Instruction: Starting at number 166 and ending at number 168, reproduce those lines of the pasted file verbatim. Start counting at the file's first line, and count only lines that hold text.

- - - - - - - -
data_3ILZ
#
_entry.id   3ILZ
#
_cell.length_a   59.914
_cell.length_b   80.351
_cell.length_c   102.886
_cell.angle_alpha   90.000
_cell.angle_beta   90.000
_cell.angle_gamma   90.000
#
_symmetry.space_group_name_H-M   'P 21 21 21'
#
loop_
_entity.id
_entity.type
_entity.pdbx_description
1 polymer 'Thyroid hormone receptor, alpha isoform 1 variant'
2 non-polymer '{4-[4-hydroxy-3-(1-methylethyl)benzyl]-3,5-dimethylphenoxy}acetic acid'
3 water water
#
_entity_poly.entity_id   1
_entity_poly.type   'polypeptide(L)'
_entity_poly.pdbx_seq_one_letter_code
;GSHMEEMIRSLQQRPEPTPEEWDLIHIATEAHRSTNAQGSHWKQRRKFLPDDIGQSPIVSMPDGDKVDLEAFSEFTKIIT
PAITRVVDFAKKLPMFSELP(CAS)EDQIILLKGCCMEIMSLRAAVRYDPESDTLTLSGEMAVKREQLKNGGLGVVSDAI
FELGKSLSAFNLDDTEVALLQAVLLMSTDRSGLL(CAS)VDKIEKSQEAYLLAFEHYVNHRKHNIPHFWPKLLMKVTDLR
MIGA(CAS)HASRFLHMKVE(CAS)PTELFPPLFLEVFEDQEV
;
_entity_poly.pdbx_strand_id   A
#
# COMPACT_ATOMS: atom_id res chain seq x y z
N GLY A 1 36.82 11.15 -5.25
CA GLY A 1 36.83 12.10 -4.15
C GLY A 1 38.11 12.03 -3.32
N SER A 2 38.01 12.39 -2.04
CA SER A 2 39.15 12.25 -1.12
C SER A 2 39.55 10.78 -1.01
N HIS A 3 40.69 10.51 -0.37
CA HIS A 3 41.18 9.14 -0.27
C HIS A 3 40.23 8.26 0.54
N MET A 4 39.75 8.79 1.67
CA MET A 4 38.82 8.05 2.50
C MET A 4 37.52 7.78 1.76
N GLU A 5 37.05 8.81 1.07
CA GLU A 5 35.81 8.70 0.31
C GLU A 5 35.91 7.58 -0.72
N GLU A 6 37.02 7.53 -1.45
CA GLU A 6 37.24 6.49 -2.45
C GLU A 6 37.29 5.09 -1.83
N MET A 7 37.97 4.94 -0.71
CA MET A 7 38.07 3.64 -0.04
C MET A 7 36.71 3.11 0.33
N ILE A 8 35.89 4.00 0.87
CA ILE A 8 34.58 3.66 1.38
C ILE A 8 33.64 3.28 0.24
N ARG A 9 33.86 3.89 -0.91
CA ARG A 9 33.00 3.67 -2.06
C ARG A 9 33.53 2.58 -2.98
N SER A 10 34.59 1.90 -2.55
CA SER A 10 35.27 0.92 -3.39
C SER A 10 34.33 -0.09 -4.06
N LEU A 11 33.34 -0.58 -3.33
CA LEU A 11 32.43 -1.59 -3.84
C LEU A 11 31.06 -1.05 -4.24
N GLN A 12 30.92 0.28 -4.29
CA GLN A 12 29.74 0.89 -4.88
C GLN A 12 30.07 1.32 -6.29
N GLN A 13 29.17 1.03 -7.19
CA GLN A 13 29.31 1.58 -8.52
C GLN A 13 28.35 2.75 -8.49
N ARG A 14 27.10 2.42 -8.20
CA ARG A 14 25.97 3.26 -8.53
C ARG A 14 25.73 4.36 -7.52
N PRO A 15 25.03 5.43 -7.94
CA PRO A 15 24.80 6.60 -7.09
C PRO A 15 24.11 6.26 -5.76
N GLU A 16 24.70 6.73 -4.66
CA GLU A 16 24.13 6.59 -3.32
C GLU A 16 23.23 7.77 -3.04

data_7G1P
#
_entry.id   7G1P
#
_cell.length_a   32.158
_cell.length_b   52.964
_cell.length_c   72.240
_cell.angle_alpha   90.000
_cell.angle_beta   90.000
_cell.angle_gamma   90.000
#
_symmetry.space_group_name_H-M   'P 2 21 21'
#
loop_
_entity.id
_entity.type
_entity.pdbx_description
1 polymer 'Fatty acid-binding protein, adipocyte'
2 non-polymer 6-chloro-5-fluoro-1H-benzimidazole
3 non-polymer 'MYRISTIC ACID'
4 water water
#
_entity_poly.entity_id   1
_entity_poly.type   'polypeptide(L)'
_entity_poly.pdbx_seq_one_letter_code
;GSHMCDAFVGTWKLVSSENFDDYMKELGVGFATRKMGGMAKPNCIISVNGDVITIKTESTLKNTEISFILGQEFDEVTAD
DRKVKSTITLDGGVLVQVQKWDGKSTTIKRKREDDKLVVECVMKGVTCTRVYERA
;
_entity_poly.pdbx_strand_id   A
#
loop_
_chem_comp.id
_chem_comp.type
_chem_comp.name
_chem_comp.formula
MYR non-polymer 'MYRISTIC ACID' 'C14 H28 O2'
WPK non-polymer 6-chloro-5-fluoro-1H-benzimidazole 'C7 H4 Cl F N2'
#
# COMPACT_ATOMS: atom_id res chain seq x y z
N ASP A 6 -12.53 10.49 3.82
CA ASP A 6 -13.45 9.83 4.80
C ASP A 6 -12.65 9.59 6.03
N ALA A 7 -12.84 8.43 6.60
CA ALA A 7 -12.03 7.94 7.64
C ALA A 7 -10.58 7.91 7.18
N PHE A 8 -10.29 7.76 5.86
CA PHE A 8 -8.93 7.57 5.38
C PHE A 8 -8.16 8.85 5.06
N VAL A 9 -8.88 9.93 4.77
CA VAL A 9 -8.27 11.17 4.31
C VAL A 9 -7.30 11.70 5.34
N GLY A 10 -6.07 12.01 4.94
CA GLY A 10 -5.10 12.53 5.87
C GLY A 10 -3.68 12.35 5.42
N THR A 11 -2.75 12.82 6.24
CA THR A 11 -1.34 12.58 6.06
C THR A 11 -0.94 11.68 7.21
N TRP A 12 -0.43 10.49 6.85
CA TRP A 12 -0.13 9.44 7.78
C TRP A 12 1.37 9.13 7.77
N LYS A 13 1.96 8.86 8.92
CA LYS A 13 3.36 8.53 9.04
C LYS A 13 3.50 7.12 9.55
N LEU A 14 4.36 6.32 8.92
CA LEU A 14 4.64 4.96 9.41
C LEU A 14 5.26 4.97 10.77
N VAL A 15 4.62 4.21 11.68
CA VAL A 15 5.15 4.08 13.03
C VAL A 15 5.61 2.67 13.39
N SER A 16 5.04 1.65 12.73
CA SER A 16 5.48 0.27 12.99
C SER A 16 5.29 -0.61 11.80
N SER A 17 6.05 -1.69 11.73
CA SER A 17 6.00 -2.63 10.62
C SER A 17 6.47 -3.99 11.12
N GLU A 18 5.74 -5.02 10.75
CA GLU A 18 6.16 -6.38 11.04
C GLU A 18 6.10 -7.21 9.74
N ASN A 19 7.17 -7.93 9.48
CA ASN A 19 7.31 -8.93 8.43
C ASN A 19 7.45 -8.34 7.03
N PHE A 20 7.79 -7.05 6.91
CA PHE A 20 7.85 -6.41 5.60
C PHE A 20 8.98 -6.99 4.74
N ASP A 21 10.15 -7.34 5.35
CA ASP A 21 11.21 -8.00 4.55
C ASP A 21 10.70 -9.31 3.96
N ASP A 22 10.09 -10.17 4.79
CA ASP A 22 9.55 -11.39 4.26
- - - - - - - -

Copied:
CA ASP A 21 11.21 -8.00 4.55
C ASP A 21 10.70 -9.31 3.96
N ASP A 22 10.09 -10.17 4.79